‘The Impact of the Reformation on Missions

‘These two issues–authority and salvation–were at the heart of the controversy five hundred years ago. Because they continue to divide Catholic and Protestants today, the Reformation is not over….

‘May God use the gracious efforts of faithful, gospel-loving believers to break the chains of tradition that once bound Reformers like Martin Luther and still blind millions today….’

-Gregg R. Allison

Read whole article here

(Resources in Vietnamese and English at GSiV:

Luther, Calvin, Farel, Reformation & Sanctification &

Năm Điều Duy Nhất Của Cuộc Cải Chánh (5 onlys, 5 solas))

Sinners in Hands of an Angry God (Việt-Eng)

Tội Nhân Trong Tay Thiên Chúa Đang Thịnh Nộ

‘This transcript is the most well-known sermon of pastor Jonathan Edwards (1703-1758). He preached this sermon in Enfield, Connecticut [USA] in 1741.’

‘Bài giảng này là bài giảng nổi tiếng nhất của mục sư Jonathan Edwards (1703-1758). Ông giảng bài này ở Enfield, Connecticut [Mỹ] vào năm 1741.’

“Their foot shall slide in due time.” Deut. 32:35

“…Vào lúc chân của chúng nó trượt ngã….” Phục Truyền Luật Lệ Ký 32:35

  • ‘It implies, that they were always exposed to sudden unexpected destruction. As he that walks in slippery places is every moment liable to fall, he cannot foresee one moment whether he shall stand or fall the next; and when he does fall, he falls at once without warning: Which is also expressed in Psalm 73:18-19. “Surely thou didst set them in slippery places; thou castedst them down into destruction: How are they brought into desolation as in a moment!”’
  • ‘Điều này cũng ám chỉ là sự hủy diệt có thể phủ chụp lên đầu họ bất cứ lúc nào. Như một người lảo đảo bước đi trên chỗ trơn trợt, người ấy không thể biết rằng với bước kế tiếp mình còn đứng được hay sẽ té ngã; và nếu bị ngã, người ấy sẽ ngã nhào ngay tức khắc mà không có một dấu hiệu nào báo trước. Điều này được miêu tả trong Thi Thiên 73: 18-19: “Thật vậy, Chúa đã đặt chúng nó tại nơi trơn trợt, Khiến cho chúng nó bị hư nát. Ủa kìa, chúng nó bị hủy diệt trong một lát….”’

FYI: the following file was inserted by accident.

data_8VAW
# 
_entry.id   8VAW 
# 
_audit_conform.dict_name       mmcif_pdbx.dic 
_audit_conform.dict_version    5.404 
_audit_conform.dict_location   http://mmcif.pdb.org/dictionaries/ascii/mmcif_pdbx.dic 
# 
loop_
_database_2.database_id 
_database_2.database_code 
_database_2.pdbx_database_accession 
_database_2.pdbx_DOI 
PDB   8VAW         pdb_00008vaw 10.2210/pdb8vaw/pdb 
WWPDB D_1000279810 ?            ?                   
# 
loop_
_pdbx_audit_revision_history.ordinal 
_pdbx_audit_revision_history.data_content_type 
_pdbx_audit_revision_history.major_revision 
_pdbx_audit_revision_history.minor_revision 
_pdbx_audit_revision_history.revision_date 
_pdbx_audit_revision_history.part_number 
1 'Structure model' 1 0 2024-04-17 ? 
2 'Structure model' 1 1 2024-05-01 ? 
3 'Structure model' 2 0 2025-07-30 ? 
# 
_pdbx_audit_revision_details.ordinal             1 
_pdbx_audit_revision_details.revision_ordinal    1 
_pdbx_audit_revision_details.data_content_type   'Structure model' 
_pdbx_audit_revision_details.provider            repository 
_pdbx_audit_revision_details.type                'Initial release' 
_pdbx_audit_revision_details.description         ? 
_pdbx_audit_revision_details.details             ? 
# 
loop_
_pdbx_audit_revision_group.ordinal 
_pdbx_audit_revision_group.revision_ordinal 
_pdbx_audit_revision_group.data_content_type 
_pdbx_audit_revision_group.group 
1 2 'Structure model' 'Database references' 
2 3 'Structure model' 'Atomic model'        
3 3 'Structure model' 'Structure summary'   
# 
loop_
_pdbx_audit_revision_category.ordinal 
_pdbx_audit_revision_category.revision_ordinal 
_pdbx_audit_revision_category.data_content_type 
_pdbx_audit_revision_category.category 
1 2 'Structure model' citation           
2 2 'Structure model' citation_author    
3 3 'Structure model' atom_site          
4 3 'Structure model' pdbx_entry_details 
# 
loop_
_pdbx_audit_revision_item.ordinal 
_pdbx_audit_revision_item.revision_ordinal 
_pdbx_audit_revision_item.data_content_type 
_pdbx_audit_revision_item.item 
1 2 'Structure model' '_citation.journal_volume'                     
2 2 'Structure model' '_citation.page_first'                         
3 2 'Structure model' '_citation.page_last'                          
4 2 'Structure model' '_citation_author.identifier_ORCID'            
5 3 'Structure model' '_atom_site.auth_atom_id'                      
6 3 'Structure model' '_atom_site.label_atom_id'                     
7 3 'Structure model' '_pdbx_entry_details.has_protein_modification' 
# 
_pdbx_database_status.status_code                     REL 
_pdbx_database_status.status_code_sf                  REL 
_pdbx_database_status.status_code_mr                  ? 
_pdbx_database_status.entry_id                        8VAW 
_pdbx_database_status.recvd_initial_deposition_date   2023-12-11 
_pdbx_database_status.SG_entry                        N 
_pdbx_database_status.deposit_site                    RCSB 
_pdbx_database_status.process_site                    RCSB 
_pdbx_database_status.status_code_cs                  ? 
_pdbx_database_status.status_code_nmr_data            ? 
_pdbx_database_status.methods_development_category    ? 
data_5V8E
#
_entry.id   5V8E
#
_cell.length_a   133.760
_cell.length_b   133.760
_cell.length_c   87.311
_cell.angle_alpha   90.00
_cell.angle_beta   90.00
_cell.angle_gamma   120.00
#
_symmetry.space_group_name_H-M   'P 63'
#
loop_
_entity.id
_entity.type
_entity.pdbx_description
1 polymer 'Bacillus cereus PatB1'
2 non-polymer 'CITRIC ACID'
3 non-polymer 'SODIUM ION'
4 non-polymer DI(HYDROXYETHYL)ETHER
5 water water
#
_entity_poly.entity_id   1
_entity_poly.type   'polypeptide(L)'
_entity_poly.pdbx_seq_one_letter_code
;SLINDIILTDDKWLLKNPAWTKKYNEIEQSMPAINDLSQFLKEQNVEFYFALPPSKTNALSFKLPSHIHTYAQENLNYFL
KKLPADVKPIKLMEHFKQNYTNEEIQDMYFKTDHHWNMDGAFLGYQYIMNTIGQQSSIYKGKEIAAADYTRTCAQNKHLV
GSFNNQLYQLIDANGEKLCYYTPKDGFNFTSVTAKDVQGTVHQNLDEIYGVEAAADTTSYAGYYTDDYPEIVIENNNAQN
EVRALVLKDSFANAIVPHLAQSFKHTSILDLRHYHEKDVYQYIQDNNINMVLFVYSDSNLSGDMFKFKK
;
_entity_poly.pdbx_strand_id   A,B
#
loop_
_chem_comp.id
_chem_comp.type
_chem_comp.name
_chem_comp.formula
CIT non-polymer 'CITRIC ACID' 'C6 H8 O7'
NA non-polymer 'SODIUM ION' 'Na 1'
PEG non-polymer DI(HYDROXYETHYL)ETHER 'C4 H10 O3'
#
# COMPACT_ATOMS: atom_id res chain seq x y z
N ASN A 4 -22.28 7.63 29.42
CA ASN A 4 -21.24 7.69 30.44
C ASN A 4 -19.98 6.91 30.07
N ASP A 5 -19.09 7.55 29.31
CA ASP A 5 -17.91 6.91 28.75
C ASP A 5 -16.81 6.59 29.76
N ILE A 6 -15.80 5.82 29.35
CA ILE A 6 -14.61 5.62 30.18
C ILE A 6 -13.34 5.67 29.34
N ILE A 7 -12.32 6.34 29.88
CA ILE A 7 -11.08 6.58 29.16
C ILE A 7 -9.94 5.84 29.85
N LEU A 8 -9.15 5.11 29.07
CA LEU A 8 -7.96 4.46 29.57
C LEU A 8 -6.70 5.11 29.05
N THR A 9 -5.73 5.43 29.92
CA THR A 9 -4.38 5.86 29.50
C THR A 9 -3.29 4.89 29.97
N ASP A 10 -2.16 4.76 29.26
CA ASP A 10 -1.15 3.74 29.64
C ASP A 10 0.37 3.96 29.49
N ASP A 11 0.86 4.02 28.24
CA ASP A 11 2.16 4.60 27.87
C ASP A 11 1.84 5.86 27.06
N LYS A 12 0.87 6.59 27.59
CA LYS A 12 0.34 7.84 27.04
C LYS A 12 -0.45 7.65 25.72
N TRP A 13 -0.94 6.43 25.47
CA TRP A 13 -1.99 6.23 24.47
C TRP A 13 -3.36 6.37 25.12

Read the whole thing here (Việt và Anh)

(See other Vietnamese and English articles at GSiV: Missions and Evangelism)

Patient evangelism not ‘get rich quick’ method

Adoniram Judson (1788-1850) was an American missionary in Burma who lived overseas for several decades. The Lord used him and his steady but hard work overseas to build the church in Burma. Usually, the work the Lord has before us is slow, despite modern attempts in the church planting world to make fast look like the norm.

‘…Churches faithfully supported the ministry of a man [Adoniram Judson] they’d never met. They only knew Judson by way of his reputation and the letters that came several months after current events. He never once visited with rousing stories of regular converts.

‘SPIRITUAL GET-RICH-QUICK SCHEMES

The result is story after story of dramatic conversions and mass movements. Churches rarely celebrate slow, hard-slogging work that’s yet to see fruit. In doing so, we unintentionally create spiritual versions of get-rich-quick testimonials, showing how through only a little extra giving and a little extra prayer, you too can see an entire unreached people group saved in your lifetime….

‘INVEST PATIENTLY

Jesus made it abundantly clear that the effectiveness of sowing the word cannot be accurately measured right away. The parable of the soils shows us it takes time to see if a conversion is substantial or ephemeral (Matt. 13)….

‘LOCAL CHURCH AS SPIRITUAL MUTUAL FUND

One of the best ways for a church to grow in patience is to look for evidences of enduring grace….

‘Healthy churches will foster amongst their members a dogged determination to see the lost come to faith….’

-Caleb Greggsen

Read the whole article here

(Also see at GSiV:

Church Growth, Planning, and Multiplication

Starting Churches: Making Disciples

Nên Thánh Động Lực Bởi Phúc Âm)

Committed to Doctrines of Grace and Missions

Sometimes a commitment to the doctrines of grace has led some Christians to wrongly become hyper Calvinists (click here). This only proves that no system keeps man from being thoroughly depraved; but that point proves Calvinism rather than argues against it. Often though the doctrines of grace have rightly led Christians to care about the lost like God cares.

Consider the American theologian and pastor Francis Wayland (1796-1865), “The Moral Dignity of the Missionary Enterprise.” (This link also works although his name is misspelled.)

(See GSiV here)

(Also see GSiV here)

Brief Story (in Vietnamese) of the Whole Bible

Here is a type of Creation to Christ (C2C) tool that is sensitive to Asian issues of shame and fear but doesn’t neglect guilt and sin. It is concise but includes important simple details of the Bible’s story about Israel and Abraham while telling redemption history (redemptive historical). It approaches the topic with the theme of God as King over the peoples (citizens) of the world, but especially his chosen ones.

In English and Vietnamese

Outline:

God creates a good world.

  • Đức Chúa Trời tạo nên thế giới tốt đẹp.

Man rebels.

  • Con người không vâng lời Đức Chúa Trời.

God keeps his promise through Abraham.

  • Đức Chúa Trời giữ lời hứa của Ngài bằng Áp ra ham.

God judges Israel but keeps his promise.

  • Đức Chúa Trời phán xét Israel nhưng vẫn giữ lời hứa của Ngài.

God fulfills his promise in King Jesus.

  • Đức Chúa Trời hoàn thành lời hứa của Ngài bởi Vua Giê-xu.

King Jesus returns to judge and restore.

  • Vua Giê-xu trở lại để phán xét và phục hồi.